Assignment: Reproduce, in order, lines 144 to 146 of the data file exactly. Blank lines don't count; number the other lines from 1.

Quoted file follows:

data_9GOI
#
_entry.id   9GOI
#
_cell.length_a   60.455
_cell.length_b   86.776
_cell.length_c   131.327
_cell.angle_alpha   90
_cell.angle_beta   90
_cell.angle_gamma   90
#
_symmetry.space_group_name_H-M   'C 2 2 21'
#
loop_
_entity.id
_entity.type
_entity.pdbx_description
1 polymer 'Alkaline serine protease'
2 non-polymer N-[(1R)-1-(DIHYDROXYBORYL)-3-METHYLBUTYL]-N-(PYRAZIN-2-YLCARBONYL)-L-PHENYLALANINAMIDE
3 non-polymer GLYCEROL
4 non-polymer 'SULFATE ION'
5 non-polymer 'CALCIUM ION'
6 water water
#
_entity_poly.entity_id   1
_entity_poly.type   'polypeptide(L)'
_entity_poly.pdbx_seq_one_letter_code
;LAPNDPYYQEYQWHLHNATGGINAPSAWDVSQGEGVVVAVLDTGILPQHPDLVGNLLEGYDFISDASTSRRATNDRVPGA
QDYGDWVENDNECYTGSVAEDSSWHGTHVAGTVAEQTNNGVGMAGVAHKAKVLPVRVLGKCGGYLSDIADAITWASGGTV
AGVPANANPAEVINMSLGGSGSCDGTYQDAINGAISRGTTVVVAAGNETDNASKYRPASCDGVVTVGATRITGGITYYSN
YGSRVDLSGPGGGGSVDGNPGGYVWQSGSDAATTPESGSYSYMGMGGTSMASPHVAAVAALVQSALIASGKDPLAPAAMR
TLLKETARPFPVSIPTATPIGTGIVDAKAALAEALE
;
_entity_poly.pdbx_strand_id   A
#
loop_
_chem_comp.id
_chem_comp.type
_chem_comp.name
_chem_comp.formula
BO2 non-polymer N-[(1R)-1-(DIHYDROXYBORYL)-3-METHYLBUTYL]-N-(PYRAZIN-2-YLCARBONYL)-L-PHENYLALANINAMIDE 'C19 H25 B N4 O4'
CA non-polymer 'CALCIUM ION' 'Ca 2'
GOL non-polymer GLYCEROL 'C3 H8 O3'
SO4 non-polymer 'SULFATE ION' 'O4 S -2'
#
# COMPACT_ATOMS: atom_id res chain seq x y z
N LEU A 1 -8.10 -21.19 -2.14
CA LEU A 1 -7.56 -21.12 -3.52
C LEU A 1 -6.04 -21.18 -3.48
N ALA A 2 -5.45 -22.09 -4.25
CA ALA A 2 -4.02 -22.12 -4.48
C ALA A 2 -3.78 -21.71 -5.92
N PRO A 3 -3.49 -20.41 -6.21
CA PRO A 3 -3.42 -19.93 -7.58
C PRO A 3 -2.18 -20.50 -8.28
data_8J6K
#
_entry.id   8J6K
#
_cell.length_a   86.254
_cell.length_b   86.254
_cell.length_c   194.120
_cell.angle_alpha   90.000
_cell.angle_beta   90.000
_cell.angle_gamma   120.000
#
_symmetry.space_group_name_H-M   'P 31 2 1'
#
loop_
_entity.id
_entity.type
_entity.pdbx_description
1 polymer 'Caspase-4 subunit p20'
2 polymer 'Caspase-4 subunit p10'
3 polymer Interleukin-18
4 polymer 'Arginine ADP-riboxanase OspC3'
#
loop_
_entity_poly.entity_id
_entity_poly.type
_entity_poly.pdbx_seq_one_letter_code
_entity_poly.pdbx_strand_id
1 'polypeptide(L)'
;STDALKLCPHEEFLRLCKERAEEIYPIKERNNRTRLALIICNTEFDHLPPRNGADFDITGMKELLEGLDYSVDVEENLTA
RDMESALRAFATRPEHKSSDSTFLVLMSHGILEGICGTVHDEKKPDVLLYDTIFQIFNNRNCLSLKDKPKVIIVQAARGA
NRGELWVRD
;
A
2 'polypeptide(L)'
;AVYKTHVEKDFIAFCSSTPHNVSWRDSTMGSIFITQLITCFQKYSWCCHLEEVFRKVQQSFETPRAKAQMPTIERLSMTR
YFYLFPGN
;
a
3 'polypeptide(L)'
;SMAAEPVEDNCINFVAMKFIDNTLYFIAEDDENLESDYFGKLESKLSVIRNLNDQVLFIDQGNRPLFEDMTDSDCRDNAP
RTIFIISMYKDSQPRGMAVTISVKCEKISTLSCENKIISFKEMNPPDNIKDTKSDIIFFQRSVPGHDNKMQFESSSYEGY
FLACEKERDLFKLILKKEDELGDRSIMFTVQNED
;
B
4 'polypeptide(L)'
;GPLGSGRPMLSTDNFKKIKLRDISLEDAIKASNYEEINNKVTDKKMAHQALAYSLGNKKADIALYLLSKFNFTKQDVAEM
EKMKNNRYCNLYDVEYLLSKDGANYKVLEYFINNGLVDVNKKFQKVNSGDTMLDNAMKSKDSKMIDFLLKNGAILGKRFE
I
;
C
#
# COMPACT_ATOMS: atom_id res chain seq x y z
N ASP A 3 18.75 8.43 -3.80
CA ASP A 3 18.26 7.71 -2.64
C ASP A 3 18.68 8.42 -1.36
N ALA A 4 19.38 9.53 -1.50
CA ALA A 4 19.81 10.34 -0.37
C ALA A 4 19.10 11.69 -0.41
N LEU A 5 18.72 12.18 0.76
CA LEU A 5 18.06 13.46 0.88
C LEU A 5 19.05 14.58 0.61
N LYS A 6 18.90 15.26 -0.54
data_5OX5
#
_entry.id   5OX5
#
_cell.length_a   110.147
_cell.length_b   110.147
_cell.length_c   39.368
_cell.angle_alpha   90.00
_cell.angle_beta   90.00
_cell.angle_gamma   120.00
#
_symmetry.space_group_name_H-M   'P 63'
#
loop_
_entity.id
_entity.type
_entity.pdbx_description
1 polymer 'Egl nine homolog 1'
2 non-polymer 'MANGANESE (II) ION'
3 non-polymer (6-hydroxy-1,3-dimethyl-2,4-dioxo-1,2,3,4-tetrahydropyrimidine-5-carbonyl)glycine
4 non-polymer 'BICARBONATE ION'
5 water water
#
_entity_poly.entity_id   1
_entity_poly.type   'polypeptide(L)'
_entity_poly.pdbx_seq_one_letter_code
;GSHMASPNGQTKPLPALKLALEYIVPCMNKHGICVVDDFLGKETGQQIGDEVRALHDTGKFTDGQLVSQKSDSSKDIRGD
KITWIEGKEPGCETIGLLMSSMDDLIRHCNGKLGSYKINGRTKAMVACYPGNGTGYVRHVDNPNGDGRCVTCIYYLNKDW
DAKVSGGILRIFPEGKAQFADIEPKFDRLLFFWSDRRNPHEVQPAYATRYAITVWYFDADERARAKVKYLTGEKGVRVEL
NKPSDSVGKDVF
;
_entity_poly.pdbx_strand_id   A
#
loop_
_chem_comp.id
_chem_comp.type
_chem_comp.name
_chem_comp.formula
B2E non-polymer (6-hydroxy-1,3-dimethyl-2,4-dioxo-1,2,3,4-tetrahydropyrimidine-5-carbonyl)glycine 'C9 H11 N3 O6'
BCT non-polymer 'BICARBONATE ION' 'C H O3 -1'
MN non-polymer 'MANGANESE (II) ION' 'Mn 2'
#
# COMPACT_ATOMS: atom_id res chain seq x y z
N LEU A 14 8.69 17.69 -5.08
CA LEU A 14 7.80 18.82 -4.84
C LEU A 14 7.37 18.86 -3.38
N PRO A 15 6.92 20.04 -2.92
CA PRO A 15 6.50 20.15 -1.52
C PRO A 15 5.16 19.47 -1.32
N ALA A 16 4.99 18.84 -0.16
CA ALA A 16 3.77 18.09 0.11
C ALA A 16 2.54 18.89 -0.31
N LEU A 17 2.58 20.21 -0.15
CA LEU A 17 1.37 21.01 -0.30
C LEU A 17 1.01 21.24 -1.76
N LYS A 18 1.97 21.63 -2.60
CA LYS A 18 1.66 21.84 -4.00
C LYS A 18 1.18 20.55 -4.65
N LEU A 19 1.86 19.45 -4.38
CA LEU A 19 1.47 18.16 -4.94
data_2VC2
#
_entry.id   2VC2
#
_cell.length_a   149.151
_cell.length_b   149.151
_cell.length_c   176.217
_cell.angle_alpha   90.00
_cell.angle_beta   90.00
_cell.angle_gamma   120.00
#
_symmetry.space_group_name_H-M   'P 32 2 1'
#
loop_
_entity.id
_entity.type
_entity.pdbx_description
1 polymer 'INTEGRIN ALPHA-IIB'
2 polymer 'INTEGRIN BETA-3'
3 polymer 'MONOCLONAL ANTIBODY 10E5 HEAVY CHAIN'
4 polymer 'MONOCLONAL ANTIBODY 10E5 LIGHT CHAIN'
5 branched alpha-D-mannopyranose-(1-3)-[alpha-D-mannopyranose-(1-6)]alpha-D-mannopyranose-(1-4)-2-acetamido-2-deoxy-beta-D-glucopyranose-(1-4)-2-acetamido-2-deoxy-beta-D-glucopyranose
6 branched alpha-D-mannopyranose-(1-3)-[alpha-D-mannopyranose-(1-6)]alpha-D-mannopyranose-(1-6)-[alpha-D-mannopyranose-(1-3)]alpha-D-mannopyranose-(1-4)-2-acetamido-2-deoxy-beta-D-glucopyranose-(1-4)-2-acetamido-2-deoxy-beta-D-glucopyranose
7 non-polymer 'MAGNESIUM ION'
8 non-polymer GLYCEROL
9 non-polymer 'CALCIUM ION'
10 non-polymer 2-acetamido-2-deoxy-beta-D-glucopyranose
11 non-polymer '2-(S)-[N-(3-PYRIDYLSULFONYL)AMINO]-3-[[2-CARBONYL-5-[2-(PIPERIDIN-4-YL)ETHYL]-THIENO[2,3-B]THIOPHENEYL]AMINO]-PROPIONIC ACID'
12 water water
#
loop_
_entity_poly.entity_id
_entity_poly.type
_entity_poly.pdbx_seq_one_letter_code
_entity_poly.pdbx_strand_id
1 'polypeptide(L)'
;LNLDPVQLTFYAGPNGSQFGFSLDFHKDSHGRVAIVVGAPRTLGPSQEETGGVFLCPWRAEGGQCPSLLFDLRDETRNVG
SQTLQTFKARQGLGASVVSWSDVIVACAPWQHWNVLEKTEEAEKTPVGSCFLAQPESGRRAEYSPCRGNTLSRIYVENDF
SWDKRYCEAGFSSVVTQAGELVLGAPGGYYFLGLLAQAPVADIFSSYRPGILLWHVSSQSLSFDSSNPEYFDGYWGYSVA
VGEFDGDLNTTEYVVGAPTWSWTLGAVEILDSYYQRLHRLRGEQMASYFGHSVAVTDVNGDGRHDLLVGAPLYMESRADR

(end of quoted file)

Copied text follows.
;GSHMASPNGQTKPLPALKLALEYIVPCMNKHGICVVDDFLGKETGQQIGDEVRALHDTGKFTDGQLVSQKSDSSKDIRGD
KITWIEGKEPGCETIGLLMSSMDDLIRHCNGKLGSYKINGRTKAMVACYPGNGTGYVRHVDNPNGDGRCVTCIYYLNKDW
DAKVSGGILRIFPEGKAQFADIEPKFDRLLFFWSDRRNPHEVQPAYATRYAITVWYFDADERARAKVKYLTGEKGVRVEL